Lake Chilwa Basin in Southern Malawi has experienced environmental degradation, climate variability and change that have manifested negative impacts on people's livelihoods, food security and health, particularly among the most vulnerable groups such as women and children. However, what has not been established has been the linkages of climate variability and change, and population dynamics particularly migration and public and reproductive health.
This project was completed as part of the Conservation Leadership Programme's (CLP) internship program. CLP supports projects that develop the skills of early career conservationists working to conserve the planet's most threatened species and habitats. This project allowed an intern to acquire the skills and knowledge required to be well-positioned to take a lead role in developing the capacities of local communities to sustainably manage and benefit from their natural resources.
This project will facilitate APRN/BEPB staff to organize a meeting with local authorities and organization members at Mutumba Commune for discussing new implementation of the organization plan. It will also facilitate identification and purchase of one hectare of land of for the center's site research. This land will host an agropastoral experimentation, the core of sustainable development for the community.
Yala wetland is a biodiversity rich and diverse ecosystem comprised of the Yala River, Yala swamp and numerous satellite lakes which serve as habitat for birds, haplochromines and cichlid fish species that long disappeared in Lake Victoria and numerous other species. The wetland faces anthropogenic threats such as reclamation of wetlands for farming, burning and over-harvesting for papyrus crafts and cooking fuel, fishing grounds, accessibility paths and sand harvesting.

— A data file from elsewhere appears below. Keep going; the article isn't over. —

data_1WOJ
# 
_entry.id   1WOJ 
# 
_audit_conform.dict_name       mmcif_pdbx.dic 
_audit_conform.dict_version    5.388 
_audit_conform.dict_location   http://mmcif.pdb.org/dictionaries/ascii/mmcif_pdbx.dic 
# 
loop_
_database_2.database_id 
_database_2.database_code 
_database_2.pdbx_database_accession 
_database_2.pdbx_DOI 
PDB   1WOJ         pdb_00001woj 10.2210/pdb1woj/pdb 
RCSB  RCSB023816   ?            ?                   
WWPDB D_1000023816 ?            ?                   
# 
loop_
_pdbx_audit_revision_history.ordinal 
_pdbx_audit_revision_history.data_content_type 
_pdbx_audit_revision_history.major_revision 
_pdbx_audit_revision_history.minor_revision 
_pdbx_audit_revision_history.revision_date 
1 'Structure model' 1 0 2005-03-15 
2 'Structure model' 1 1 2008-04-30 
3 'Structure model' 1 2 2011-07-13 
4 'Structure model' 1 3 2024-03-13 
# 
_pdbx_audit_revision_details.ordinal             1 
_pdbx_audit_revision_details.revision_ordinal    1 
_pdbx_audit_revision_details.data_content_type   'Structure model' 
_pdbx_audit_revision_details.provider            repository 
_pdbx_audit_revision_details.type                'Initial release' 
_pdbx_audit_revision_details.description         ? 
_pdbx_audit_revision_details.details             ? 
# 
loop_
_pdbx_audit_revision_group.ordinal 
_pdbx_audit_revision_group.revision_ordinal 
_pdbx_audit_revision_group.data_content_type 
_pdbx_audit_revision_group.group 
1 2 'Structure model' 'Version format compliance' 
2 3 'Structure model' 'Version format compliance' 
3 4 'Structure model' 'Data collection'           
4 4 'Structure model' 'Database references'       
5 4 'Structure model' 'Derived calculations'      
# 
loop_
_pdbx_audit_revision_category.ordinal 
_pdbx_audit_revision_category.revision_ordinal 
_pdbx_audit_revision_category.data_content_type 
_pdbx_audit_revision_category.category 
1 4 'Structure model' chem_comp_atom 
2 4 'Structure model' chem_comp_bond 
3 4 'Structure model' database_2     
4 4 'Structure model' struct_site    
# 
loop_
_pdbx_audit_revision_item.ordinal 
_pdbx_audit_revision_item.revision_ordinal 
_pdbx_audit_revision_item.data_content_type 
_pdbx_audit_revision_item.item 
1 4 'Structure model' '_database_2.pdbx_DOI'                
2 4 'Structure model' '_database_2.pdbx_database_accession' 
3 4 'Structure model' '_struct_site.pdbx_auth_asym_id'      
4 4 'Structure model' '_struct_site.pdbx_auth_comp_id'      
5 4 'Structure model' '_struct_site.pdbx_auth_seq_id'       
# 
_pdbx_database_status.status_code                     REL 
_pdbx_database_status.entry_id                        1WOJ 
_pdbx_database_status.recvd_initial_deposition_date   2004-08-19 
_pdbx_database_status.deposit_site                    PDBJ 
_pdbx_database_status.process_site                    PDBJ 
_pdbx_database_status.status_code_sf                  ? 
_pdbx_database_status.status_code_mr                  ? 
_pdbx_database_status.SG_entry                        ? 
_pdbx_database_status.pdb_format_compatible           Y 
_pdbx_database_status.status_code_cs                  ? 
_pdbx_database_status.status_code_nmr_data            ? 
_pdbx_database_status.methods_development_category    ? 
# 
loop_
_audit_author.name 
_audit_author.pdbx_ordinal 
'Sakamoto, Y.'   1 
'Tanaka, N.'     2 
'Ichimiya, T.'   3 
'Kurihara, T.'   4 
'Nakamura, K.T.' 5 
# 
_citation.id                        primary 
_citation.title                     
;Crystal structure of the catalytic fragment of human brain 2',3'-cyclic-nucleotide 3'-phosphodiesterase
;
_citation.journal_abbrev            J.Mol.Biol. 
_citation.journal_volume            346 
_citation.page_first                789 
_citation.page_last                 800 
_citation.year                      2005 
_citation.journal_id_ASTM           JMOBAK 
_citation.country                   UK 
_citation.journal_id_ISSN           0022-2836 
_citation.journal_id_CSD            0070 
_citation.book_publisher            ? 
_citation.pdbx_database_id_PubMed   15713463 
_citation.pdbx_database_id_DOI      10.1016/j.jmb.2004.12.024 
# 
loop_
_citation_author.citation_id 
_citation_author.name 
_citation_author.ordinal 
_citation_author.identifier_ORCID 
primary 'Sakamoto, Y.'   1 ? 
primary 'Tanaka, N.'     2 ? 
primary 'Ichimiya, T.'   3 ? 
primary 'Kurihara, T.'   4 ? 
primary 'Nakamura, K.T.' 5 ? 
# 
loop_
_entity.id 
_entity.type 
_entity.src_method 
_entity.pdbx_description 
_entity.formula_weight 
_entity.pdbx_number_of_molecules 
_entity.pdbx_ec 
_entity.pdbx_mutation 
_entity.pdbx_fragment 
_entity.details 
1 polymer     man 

Luzira Wetland (the lower part of Nakivubo Swamp) is a mixed papyrus-miscanthus swamp that is part of the greater network of wetlands in the Lake Victoria Basin. Although not a designated site of international importance under The Ramsar Convention, the wetland has been proposed for protection as a conservation area because of its water purification role. The wetland constitutes a critical buffer zone between the run-off from Kampala City and Lake Victoria the biggest water body in Africa.
In 2005, work began on_assessing the presence and habitat requirements of spotted-necked otters (Lutra maculicollis) in Kenya and Tanzania. During the project team's trip to Kenya they visited a school conservation club presenting information on the otters and involving students in a field trip experience. As a result of this visit, a small group of teachers formed the Kisumu Science Teachers Lake Victoria Otter and Wetlands Conservation Development Group (KISTOC).
Lake Victoria's Yala Wetland is made up of mainly papyrus (Cyperus papyrus) stands. It is an internationally recognized Important Bird Area that hosts many bird species found only in papyrus stands, some of which can only be found in Lake Victoria swamps. Two of these birds, papyrus yellow warbler (Chloroptera gracilinostris) and papyrus gonolek (Laniarius mufumbiri) are listed as globally threatened species which require urgent conservation action.1 The swamp provides social, economic and ecological benefits, values and functions to the community and its biodiversity.
This project contributed to poverty alleviation and biodiversity conservation by training communities around the Malagarazi Wetland complex in Burundi on sustainable fisheries and agriculture pratices. Some development activities, such as good fishing practices, can be undertaken without a negative impact. However, many fishermen in the region use inappropriate equipment such as mosquito nets and toxic products. Such practices kill all of the young fish, eventually leading to widespread decline in fish stocks.
In an effort to address the escalating pollution of Lake Victoria, the GEF Small Grants Programme (GEF SGP) supported a project implemented by Environmental Women in Action for Development (EWAD) aimed at improving the ecosystems of Lake Victoria. This project restored degraded sand mining areas, promoted the use of energy efficient fish smoking kilns and introduced environmentally friendly Eco san toilet facilities in Kigungu, Entebbe Sub district.